Muppets Most Wanted (2014): Not to the level of excellence at the reboot, but still a top-half Muppet movie. I laughed quite often and quite loudly even if ultimately it wasn't quite as satisfying as I would have liked. Nice that Sam finally got a starring role. Far overdue. Nice to see old 70s Muppet acts come back, even if some of my favorite minor characters barely made appearances. Bummer to learn about Jerry Nelson's passing from closing credits, though. . . .

How to Train Your Dragon 2 (2014): I love the first movie and I hoped for the best here. I was not disappointed. I don't know much about this Dean DeBlois guy, but I'll be trying to remember his name going forward. One thing I love about this movie is it didn't just pick up where the last left off. The kids are twenty now and the town has changed and they have changed---their relationships have changed---nothing's the same as we left it. Take the development between hero Hiccup and father Stoick---it's not as we last saw it, but the script doesn't pander to us or explain every new nuance. It doesn't need to because the nuances are there to be seen. (Though maybe they were covered in the tv show?) I hope in 3 we see more change. I would love to see Hiccup and Astrid married and so forth. I'll bet I would end up crying even more than I did in this one. By the way, fun fact, Cate Blanchett didn't do her own singing.

At home:

Babe: Pig in the City (1998): I haven't seen this movie since the first time I saw it. That time, I thought it was better than Babe. I may have been right. This is a beautiful movie both as written and as executed. Visually, it reminds me much of the late lamented Pushing Daisies. (and Nazi horror films). As for the writing, the use of the Greek (mouse) chorus is not as impressive as the first movie, but otherwise, this is in no way inferior to Babe. Astonishing, really, that out of such piling horrors so much joy and humanity can be found. Catharsis is a marvelous thing. In other words, though the visuals are clearly aging, they will remain timeless. (We miss you, Rhythm and Hues.) This must be one of the greatest duologies of all time.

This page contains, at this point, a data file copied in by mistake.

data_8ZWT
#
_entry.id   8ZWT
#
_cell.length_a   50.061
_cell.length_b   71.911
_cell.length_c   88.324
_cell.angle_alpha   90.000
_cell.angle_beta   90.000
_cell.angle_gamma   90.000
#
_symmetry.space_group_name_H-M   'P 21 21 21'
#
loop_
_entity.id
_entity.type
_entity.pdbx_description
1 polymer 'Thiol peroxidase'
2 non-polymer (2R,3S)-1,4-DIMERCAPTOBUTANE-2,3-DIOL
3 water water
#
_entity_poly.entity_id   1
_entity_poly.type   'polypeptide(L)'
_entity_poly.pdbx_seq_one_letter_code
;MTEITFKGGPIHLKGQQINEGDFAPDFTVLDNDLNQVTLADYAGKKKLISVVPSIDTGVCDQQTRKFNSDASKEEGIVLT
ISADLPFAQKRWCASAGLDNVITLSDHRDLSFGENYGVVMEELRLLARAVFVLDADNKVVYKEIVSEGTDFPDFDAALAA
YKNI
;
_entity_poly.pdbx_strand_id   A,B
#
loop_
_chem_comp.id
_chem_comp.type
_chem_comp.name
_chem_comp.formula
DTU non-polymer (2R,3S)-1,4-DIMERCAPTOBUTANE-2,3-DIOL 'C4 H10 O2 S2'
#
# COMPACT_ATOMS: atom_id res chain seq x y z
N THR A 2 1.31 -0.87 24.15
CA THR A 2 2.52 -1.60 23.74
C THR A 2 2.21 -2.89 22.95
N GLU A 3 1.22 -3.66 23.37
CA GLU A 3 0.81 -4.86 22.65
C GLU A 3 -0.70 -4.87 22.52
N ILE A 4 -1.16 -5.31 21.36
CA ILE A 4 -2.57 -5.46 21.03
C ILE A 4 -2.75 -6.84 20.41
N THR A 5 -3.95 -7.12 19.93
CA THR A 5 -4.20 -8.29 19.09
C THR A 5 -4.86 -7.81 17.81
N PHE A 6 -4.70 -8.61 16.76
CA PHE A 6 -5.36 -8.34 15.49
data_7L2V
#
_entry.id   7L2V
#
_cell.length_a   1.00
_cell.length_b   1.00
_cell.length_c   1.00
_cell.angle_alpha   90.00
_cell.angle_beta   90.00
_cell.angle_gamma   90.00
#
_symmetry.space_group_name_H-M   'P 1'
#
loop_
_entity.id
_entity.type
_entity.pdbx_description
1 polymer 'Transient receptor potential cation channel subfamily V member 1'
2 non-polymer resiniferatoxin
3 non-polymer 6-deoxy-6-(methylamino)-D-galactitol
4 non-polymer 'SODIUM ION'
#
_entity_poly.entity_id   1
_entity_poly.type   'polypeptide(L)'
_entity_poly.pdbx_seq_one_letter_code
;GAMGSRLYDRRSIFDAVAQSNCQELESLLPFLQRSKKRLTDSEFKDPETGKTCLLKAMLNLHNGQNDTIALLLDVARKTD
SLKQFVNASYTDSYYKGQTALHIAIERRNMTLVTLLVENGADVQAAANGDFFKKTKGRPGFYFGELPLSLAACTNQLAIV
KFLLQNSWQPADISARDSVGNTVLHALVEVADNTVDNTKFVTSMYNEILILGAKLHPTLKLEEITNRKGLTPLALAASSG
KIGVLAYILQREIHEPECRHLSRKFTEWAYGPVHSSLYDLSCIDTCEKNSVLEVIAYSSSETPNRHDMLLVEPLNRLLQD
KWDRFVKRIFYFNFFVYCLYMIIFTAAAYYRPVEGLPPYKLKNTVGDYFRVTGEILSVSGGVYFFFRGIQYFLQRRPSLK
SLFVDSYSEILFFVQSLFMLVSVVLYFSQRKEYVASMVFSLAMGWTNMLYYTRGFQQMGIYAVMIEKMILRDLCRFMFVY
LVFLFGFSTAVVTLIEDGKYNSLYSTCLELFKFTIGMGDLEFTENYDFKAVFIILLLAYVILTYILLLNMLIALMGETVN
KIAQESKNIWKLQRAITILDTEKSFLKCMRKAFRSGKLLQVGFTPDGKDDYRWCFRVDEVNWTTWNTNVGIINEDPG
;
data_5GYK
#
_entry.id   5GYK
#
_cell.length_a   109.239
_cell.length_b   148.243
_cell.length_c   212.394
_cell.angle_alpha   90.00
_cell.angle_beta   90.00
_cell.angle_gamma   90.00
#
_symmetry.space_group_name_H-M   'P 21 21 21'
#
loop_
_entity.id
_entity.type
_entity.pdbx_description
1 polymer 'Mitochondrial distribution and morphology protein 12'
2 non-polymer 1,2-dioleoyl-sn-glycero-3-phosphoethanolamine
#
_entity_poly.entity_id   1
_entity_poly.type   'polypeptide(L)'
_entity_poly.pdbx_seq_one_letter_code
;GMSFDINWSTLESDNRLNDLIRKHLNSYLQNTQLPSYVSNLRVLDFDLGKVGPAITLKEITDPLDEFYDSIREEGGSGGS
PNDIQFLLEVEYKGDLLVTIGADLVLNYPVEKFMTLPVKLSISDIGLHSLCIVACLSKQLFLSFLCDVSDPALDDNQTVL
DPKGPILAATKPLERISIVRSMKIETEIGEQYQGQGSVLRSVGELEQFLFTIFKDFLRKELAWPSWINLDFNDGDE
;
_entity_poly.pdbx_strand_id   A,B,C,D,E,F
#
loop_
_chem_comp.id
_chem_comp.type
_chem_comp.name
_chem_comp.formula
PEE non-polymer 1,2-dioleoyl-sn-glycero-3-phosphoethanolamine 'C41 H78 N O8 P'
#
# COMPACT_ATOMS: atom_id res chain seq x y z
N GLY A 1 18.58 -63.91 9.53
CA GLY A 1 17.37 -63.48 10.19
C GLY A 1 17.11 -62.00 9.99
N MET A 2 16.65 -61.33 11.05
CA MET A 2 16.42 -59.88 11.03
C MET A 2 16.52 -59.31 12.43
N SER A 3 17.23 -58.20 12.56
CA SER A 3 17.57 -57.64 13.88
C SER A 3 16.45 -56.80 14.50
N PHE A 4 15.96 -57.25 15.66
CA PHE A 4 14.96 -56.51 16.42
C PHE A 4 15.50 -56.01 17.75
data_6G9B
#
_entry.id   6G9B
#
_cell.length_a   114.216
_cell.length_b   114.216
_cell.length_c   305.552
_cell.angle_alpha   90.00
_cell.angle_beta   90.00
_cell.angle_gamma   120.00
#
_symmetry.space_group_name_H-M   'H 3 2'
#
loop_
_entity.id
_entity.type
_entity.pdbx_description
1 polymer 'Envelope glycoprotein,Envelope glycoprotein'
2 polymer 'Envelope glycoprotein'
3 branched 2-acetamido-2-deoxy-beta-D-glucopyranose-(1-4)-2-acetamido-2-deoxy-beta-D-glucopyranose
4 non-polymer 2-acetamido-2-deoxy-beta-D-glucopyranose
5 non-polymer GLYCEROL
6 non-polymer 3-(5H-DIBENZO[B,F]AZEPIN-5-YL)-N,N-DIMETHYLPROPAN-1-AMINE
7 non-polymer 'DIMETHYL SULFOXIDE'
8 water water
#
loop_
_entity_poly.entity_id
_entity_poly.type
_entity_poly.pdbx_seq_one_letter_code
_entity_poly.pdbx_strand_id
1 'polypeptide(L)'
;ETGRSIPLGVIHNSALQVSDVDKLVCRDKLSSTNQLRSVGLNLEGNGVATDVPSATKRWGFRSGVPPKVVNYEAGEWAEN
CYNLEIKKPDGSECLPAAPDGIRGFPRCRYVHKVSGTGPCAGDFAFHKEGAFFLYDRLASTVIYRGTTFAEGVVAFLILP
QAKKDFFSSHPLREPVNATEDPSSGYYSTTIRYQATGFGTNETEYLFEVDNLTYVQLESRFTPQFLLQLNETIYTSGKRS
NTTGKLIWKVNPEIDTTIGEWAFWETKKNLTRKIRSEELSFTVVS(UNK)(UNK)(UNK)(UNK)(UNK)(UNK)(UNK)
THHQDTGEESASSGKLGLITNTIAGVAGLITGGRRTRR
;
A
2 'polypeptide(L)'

Heathers (1988): I love how artificial this movie is. And while it could never be made today, I'm glad it exists. I laughed a lot and was appropriately horrified by the real life that followed.

Damsels in Distress (2011): Can't remember the last time I laughed so much during a movie. I loved it. This is the kind of movie I want to write: intricate dialogue delivered without affect, and bad tap dancing. Heaven.

Super 8 (2011): First, since most of what I know about JJ Abrams can be summed up in the phrase "lens flare" let me say that even so, at time I felt like I was watching a JJ Abrams parody. So many lens flare. It was absurd. Story? Adequate. Monster? Eh. But what makes this movie worth watching anyway is the actors, especially Elle Fanning. Those Fanning girls can really act. Her sister seems to have reached adulthood relatively mentally healthy and I hope the same fate awaits Elle because I want to keep watching her emote on screen. She's the real thing. And the other young actors are pretty good as well. The plot and adult characters are a half-baked macguffin. The kids are what matter. And they come through.